Selected Sources

Books and journals
An Inventory of the Historical Monuments of Dorset: Volume 1 , (1952), 66
An Inventory of the Historical Monuments of Dorset: Volume 1 , (1952), 65-6
An Inventory of the Historical Monuments of Dorset: Volume 1 , (1952), 65
An Inventory of the Historical Monuments of Dorset: Volume 1 , (1952), 64
An Inventory of the Historical Monuments of Dorset: Volume 1 , (1952), 64
An Inventory of the Historical Monuments of Dorset: Volume 1 , (1952), 64
An Inventory of the Historical Monuments of Dorset: Volume 1 , (1952), 64
An Inventory of the Historical Monuments of Dorset: Volume 1 , (1952), 64
An Inventory of the Historical Monuments of Dorset: Volume 1 , (1952), 65
An Inventory of the Historical Monuments of Dorset: Volume 1 , (1952), 65
An Inventory of the Historical Monuments of Dorset: Volume 1 , (1952), 64
An Inventory of the Historical Monuments of Dorset: Volume 1 , (1952), 64
An Inventory of the Historical Monuments of Dorset: Volume 1 , (1952), 65
An Inventory of the Historical Monuments of Dorset: Volume 1 , (1952), 65
An Inventory of the Historical Monuments of Dorset: Volume 1 , (1952), 64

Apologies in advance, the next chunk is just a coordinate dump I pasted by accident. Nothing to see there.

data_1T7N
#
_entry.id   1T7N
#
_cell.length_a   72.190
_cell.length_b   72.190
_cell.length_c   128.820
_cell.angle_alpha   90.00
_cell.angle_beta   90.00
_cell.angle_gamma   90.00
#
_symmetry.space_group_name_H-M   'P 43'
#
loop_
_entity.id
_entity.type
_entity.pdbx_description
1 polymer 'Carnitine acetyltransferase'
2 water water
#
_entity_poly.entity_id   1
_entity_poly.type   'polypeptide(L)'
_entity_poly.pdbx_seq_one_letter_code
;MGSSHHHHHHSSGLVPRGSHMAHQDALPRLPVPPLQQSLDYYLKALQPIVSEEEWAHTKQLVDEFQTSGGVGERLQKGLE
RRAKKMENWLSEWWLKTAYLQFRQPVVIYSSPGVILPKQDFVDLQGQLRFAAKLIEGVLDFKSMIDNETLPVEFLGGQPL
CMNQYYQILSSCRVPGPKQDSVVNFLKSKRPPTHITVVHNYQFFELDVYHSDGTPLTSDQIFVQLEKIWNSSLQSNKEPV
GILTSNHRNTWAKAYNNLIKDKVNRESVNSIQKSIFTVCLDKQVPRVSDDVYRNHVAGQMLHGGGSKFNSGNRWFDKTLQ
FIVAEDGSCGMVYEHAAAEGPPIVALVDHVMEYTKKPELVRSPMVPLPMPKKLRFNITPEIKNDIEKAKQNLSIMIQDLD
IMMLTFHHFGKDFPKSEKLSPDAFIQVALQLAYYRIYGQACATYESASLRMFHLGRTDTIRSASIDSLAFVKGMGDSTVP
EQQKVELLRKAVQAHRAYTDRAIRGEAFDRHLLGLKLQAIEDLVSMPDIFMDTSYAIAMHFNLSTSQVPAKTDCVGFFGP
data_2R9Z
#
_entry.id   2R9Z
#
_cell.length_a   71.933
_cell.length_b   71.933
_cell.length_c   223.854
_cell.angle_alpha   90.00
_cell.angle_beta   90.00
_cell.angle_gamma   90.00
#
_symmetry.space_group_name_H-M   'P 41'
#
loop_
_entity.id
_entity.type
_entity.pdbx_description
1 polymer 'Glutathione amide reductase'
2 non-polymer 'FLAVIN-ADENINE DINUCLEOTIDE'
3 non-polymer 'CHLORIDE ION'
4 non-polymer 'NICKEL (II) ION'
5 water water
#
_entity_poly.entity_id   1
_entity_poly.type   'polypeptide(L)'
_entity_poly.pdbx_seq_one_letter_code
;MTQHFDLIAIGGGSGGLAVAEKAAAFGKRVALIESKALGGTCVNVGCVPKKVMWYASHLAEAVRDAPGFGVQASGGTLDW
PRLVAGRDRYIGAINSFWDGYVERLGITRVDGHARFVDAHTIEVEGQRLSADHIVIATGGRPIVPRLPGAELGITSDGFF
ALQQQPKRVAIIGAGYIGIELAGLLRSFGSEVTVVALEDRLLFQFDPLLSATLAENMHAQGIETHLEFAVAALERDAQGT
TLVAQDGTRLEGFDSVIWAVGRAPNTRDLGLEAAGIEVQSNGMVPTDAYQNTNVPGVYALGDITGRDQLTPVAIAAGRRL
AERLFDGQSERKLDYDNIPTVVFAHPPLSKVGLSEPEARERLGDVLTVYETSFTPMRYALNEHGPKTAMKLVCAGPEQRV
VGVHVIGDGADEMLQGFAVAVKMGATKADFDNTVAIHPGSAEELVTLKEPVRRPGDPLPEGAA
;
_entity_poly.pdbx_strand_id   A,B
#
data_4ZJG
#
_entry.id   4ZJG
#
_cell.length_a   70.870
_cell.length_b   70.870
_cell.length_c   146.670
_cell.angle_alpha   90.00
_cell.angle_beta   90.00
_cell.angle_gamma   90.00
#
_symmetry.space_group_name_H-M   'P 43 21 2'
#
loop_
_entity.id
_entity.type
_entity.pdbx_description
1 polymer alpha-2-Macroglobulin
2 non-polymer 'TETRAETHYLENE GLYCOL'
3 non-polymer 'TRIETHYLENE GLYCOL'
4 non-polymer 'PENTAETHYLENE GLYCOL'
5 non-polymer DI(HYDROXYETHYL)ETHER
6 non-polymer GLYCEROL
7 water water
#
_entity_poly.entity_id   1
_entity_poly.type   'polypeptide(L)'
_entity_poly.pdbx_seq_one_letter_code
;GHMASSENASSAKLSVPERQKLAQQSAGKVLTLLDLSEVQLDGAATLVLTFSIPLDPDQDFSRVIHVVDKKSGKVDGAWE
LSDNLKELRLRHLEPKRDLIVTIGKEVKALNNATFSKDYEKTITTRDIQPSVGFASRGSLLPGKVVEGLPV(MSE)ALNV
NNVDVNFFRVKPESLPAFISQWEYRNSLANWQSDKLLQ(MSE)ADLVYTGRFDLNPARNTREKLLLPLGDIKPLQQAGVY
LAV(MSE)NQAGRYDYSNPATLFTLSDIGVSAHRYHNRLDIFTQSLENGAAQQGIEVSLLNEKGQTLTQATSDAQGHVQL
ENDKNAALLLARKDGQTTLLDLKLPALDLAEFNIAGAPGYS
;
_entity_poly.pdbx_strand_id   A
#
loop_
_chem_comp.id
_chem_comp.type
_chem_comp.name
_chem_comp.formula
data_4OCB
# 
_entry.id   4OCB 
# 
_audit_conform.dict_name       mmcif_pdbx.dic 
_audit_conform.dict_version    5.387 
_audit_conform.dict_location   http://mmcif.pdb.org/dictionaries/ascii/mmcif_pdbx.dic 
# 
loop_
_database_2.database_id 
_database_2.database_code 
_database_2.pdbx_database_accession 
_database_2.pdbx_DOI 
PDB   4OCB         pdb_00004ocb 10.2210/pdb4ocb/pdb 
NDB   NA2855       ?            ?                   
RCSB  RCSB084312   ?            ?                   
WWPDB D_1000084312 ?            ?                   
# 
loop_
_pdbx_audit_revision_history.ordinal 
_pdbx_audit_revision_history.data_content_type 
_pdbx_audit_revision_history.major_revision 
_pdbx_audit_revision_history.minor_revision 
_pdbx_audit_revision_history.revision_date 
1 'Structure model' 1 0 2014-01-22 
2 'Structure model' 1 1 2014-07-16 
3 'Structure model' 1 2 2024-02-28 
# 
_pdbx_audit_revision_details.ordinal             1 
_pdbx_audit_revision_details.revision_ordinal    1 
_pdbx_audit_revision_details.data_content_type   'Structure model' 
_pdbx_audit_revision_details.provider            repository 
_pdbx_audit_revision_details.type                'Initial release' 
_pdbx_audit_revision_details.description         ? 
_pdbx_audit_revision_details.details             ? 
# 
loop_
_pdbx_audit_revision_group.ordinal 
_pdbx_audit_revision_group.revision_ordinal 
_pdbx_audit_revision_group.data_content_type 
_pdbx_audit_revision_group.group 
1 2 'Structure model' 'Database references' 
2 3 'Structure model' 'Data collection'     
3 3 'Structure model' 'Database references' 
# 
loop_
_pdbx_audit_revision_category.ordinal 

An Inventory of the Historical Monuments of Dorset: Volume 1 , (1952), 64
An Inventory of the Historical Monuments of Dorset: Volume 1 , (1952), 65
An Inventory of the Historical Monuments of Dorset: Volume 1 , (1952), 65
An Inventory of the Historical Monuments of Dorset: Volume 1 , (1952), 65
Other
10th century date, White, Peter , Sherborne Old Castle, The Archaeological Journal, (1983)
10th century date, White, Peter , Sherborne Old Castle, The Archaeological Journal, (1983)
10th century date, White, Peter , Sherborne Old Castle, The Archaeological Journal, (1983)
10th century date, White, Peter , Sherborne Old Castle, The Archaeological Journal, (1983)
10th century date, White, Peter , Sherborne Old Castle, The Archaeological Journal, (1983)
10th century date, White, Peter , Sherborne Old Castle, The Archaeological Journal, (1983)